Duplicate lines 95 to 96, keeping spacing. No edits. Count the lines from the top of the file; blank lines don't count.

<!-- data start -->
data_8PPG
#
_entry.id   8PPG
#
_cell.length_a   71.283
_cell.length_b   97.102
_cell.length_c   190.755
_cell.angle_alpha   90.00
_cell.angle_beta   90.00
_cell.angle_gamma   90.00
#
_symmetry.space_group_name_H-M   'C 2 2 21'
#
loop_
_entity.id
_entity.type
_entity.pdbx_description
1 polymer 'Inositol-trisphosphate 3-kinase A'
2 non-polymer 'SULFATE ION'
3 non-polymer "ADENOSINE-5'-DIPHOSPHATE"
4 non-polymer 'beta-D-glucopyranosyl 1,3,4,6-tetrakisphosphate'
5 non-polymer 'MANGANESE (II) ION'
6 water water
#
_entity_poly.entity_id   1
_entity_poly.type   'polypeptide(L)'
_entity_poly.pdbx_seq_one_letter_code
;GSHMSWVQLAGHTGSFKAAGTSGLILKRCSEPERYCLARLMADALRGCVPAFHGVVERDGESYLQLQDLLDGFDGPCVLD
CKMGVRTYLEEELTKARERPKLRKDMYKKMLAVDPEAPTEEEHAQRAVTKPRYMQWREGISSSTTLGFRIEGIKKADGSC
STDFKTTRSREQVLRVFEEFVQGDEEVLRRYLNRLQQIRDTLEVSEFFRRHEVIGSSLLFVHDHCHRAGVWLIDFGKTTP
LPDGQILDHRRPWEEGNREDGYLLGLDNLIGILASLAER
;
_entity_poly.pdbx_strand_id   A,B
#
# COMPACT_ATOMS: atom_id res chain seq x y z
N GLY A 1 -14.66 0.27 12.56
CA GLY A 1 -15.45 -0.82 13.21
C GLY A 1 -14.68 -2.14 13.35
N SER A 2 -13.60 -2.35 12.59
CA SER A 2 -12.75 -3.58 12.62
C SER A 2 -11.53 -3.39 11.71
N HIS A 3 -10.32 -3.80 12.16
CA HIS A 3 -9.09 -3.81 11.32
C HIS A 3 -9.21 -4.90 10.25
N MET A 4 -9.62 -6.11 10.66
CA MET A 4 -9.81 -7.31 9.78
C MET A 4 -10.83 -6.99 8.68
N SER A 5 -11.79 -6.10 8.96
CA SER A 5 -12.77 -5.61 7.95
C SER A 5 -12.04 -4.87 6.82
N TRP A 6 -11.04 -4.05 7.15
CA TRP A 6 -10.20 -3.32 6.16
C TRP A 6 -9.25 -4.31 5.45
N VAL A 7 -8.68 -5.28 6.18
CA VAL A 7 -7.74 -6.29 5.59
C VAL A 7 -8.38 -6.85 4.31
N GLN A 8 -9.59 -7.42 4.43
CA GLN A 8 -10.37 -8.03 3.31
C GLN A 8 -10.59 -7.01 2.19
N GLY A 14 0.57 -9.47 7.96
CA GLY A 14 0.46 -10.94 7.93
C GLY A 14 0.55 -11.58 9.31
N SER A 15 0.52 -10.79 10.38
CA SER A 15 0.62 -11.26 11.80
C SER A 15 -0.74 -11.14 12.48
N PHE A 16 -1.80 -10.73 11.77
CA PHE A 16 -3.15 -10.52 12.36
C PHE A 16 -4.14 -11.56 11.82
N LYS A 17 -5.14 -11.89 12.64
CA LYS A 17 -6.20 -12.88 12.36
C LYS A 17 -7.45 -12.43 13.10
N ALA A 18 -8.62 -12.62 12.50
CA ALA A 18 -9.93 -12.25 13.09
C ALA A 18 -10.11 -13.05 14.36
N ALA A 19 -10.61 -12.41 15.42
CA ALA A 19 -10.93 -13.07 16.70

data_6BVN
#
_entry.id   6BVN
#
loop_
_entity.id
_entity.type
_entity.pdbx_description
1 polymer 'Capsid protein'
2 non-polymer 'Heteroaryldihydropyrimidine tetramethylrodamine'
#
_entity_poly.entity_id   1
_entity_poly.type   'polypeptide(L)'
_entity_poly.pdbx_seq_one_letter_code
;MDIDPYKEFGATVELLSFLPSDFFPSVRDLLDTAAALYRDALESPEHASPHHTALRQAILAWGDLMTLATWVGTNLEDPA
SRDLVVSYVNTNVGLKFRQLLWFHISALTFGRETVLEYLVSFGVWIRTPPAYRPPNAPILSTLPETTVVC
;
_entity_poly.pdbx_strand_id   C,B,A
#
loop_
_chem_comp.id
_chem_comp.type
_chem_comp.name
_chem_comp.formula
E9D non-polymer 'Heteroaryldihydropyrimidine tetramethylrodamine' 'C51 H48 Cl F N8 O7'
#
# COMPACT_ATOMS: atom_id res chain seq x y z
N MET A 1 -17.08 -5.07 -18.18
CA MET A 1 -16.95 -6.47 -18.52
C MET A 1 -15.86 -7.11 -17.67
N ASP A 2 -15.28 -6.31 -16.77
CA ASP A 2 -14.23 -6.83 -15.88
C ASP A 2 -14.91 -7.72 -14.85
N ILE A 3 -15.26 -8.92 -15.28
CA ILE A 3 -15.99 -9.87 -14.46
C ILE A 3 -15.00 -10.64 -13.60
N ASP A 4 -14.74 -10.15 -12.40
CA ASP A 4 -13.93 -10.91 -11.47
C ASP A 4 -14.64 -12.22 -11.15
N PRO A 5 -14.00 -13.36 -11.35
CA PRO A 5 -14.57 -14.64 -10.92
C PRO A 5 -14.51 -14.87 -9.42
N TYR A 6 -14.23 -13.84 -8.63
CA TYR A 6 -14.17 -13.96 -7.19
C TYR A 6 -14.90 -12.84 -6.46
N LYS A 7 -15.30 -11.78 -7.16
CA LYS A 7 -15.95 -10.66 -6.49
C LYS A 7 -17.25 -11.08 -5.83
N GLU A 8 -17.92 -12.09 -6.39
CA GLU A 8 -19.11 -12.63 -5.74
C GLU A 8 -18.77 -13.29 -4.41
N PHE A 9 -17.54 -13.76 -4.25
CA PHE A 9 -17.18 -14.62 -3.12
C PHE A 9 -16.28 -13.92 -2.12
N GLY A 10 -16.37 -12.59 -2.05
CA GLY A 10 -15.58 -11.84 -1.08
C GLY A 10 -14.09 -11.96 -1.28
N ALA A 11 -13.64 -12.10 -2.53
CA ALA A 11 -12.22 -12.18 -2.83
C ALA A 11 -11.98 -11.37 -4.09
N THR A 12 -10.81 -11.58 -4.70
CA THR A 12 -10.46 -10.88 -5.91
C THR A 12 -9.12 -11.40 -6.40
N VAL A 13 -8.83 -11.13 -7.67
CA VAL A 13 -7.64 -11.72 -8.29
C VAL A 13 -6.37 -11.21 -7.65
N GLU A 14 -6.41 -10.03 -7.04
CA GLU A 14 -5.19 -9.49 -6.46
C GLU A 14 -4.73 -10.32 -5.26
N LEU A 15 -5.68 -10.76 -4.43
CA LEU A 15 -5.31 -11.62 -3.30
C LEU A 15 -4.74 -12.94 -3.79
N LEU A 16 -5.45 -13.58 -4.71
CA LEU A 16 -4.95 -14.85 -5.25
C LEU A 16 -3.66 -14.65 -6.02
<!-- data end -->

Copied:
#
loop_